Above: "Cow Man" Jesse Butler Cupp poses for the photographer sometime around 1900 in Lipscomb, Texas. He wears nice plaid suit with the topmost button of his jacket buttoned
in the manner that seems to have been considered stylish at the time. The only hint of his chosen trade at this time are his boots and spur straps. He appears to have been
photographed in front of his home or possibly a ranch building.



Real Photo Postcard (Trimmed)
U
nknown Photographer
Lipscomb, Texas
, United States
c
. 1900

A real cowboy for a portion of his life, even his name – Jesse Butler Cupp – seems satisfyingly “Western”. He was born in Louisiana in February 1866 to James Monroe Cup and
Jennette Butler. Based on the birthdates of his siblings the Cupp family transplanted to Texas sometime around 1875 and by 1880 was residing in the central Texas town of Coleman
where the elder Cupp and established a farm.

Aside what can be discerned for census records mush of Jesse’s early life is a blank. He is next mentioned in the 1900 Census for Lipscomb, Texas which is located in the extreme
northeast corner of the Lone Star State. The census shows that he had married one Etta Bell Bigelow (her name is also quite "Western" sounding like her husbands) on 26 September
1892 and the couple had one son Norman Monroe who was born about 1894.

The census lists the trades and occupations of various residents of Lipscomb and several are shown as “stockmen” or ranchers. Cupp himself is listed as a “cow man” which seems to
imply that he was a working cowboy who probably hired out to the local ranchers on an as need basis. It is interesting to note that the term “cow man” was used to describe Cupp’s
chosen trade. At the time “cowboy” still have a negative connotation which stretched back to the outlaw faction knows as the Cowboys who opposed Wyatt Earp and his faction some
20 years before in Tombstone. Arizona.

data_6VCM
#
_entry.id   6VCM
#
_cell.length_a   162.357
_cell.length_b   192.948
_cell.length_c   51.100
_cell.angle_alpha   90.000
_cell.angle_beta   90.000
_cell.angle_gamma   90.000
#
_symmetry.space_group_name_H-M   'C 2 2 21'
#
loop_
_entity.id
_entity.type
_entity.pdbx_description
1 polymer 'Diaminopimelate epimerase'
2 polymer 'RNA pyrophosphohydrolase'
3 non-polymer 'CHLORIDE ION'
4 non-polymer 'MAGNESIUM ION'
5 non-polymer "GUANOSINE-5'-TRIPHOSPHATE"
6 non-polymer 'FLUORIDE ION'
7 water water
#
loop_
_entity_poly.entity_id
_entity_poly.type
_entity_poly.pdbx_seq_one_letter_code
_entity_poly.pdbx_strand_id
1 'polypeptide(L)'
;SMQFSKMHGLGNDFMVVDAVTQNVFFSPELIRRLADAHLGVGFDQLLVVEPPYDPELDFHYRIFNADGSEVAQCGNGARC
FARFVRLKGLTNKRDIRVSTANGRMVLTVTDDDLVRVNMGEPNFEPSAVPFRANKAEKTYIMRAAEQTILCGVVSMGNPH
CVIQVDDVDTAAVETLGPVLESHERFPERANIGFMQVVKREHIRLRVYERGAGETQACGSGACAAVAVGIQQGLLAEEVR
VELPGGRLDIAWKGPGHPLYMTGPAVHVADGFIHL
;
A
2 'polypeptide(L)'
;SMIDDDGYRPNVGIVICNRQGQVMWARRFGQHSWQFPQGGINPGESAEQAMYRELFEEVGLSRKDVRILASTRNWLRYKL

A quick survey of the other trades listed of Lipscomb residents reads like casting call for any Western matinee serial. There are several farmers and stockmen, a doctor, a railroad
agent, a telegraph operator, a saloon keeper, a waitress, a postmaster and one “cow man” – Jesse Butler Cupp.

By 1910 the Cupp family had moved on to the town Willcox, Arizona in Cochise, County which is about fifty miles north of infamous old Tombstone. The family had added a daughter to
the herd - Zudora Varina – who was born in 1898. Jesse had also given up cow punching and taken up work as a well driller. This was probably a more lucrative trade in arid Cochise
County. According to the 1912-1913 edition of
Polk's Arizona and New Mexico Pictorial State Gazetteer and Business Directory Jesse Cupp was also the proprietor of the St. James
Hotel located at 1103 G Street in Douglas, Arizona.

By 1920 Cupp had exchanged the tools of a well driller for those of a furnace man at Calumet & Arizona Smelter in Douglas, Arizona, one of the region’s major copper refining
establishments.

Jesse Bulter Cupp passed away near Los Angeles, California on 13 April, 1923 and is buried at Forest Lawn Memorial Park in Glendale, California. How or why he found himself in
Southern California or the cause of his death at the age of 57 is still a mystery although he must still have been a resident of Arizona as his estate was probated in Cochise County.
Above: The reverse side of the photo postcard showing the blue ink inscription by one of Cupp's grandchildren identifying the
subject as well as his "cowboy - roper" trade at the time. The other partial and much older inscription is to fragemtary to make out
with any certainty.